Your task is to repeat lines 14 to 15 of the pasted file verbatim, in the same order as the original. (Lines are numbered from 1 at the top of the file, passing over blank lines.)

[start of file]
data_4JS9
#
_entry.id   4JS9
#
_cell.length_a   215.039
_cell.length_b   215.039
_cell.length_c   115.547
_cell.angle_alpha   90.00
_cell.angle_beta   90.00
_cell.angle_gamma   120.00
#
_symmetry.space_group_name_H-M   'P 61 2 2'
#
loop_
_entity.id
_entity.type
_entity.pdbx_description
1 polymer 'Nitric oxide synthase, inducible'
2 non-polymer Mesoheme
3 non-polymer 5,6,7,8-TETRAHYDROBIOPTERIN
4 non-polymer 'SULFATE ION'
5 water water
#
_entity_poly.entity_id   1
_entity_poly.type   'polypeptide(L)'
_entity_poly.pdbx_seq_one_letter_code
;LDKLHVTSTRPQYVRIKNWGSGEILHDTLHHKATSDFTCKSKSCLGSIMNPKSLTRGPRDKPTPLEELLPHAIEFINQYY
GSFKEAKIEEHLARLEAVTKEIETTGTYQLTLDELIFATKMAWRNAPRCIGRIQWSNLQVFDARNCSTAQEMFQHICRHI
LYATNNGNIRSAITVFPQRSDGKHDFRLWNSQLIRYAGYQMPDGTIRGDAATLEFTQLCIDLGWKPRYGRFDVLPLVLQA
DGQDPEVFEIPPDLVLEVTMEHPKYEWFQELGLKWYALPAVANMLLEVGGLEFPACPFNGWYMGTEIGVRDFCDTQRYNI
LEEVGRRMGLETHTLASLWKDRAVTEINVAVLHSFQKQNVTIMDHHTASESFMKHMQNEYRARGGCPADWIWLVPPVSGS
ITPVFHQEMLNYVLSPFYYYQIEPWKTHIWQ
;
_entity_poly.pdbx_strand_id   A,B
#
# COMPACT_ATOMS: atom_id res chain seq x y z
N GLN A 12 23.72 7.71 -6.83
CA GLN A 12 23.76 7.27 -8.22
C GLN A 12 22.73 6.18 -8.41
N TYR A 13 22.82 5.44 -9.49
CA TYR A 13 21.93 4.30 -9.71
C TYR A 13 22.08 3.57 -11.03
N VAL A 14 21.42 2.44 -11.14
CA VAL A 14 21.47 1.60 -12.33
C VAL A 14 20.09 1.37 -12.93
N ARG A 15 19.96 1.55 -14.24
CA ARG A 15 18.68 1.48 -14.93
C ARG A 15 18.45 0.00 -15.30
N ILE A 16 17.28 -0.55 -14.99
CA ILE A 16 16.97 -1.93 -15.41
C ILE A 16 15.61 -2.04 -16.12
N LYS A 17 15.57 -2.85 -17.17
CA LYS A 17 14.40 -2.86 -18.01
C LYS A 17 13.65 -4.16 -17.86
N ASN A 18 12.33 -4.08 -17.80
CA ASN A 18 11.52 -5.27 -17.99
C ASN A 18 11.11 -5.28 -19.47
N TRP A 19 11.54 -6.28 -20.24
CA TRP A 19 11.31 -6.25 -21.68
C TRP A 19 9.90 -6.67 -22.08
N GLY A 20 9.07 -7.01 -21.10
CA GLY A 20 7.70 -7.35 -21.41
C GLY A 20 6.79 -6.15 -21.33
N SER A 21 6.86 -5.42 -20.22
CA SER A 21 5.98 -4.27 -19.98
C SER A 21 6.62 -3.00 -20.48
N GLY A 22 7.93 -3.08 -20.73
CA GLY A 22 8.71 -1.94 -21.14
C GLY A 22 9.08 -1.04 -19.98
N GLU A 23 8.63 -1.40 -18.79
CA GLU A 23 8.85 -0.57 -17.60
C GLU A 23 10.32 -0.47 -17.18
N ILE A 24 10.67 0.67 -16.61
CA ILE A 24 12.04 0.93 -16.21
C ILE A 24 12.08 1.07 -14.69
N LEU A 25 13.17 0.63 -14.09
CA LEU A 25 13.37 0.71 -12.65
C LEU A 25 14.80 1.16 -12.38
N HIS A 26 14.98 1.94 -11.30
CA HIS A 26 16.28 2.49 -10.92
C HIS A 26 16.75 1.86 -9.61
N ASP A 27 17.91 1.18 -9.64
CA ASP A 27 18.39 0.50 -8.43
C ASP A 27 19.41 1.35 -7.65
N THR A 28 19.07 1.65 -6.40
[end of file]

loop_
_entity.id